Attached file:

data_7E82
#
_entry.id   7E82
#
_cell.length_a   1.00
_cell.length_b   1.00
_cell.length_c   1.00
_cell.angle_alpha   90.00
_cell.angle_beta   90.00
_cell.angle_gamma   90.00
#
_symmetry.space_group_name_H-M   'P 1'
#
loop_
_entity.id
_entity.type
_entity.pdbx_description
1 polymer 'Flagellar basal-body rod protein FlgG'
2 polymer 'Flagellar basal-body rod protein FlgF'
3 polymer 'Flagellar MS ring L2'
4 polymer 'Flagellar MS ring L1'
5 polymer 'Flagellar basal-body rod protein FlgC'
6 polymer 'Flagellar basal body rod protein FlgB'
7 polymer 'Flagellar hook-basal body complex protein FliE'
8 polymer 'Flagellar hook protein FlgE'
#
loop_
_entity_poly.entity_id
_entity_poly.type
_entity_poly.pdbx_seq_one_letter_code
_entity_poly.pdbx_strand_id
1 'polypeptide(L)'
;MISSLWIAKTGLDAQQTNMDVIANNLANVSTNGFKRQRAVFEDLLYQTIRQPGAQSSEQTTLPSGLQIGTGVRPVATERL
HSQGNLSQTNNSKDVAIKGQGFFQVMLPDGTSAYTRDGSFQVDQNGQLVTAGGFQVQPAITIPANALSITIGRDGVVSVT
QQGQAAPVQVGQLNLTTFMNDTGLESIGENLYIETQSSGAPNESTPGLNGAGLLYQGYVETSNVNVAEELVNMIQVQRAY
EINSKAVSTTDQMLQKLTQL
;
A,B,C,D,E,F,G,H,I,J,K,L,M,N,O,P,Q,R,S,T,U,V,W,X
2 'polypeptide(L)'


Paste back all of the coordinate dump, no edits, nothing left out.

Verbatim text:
data_7E82
#
_entry.id   7E82
#
_cell.length_a   1.00
_cell.length_b   1.00
_cell.length_c   1.00
_cell.angle_alpha   90.00
_cell.angle_beta   90.00
_cell.angle_gamma   90.00
#
_symmetry.space_group_name_H-M   'P 1'
#
loop_
_entity.id
_entity.type
_entity.pdbx_description
1 polymer 'Flagellar basal-body rod protein FlgG'
2 polymer 'Flagellar basal-body rod protein FlgF'
3 polymer 'Flagellar MS ring L2'
4 polymer 'Flagellar MS ring L1'
5 polymer 'Flagellar basal-body rod protein FlgC'
6 polymer 'Flagellar basal body rod protein FlgB'
7 polymer 'Flagellar hook-basal body complex protein FliE'
8 polymer 'Flagellar hook protein FlgE'
#
loop_
_entity_poly.entity_id
_entity_poly.type
_entity_poly.pdbx_seq_one_letter_code
_entity_poly.pdbx_strand_id
1 'polypeptide(L)'
;MISSLWIAKTGLDAQQTNMDVIANNLANVSTNGFKRQRAVFEDLLYQTIRQPGAQSSEQTTLPSGLQIGTGVRPVATERL
HSQGNLSQTNNSKDVAIKGQGFFQVMLPDGTSAYTRDGSFQVDQNGQLVTAGGFQVQPAITIPANALSITIGRDGVVSVT
QQGQAAPVQVGQLNLTTFMNDTGLESIGENLYIETQSSGAPNESTPGLNGAGLLYQGYVETSNVNVAEELVNMIQVQRAY
EINSKAVSTTDQMLQKLTQL
;
A,B,C,D,E,F,G,H,I,J,K,L,M,N,O,P,Q,R,S,T,U,V,W,X
2 'polypeptide(L)'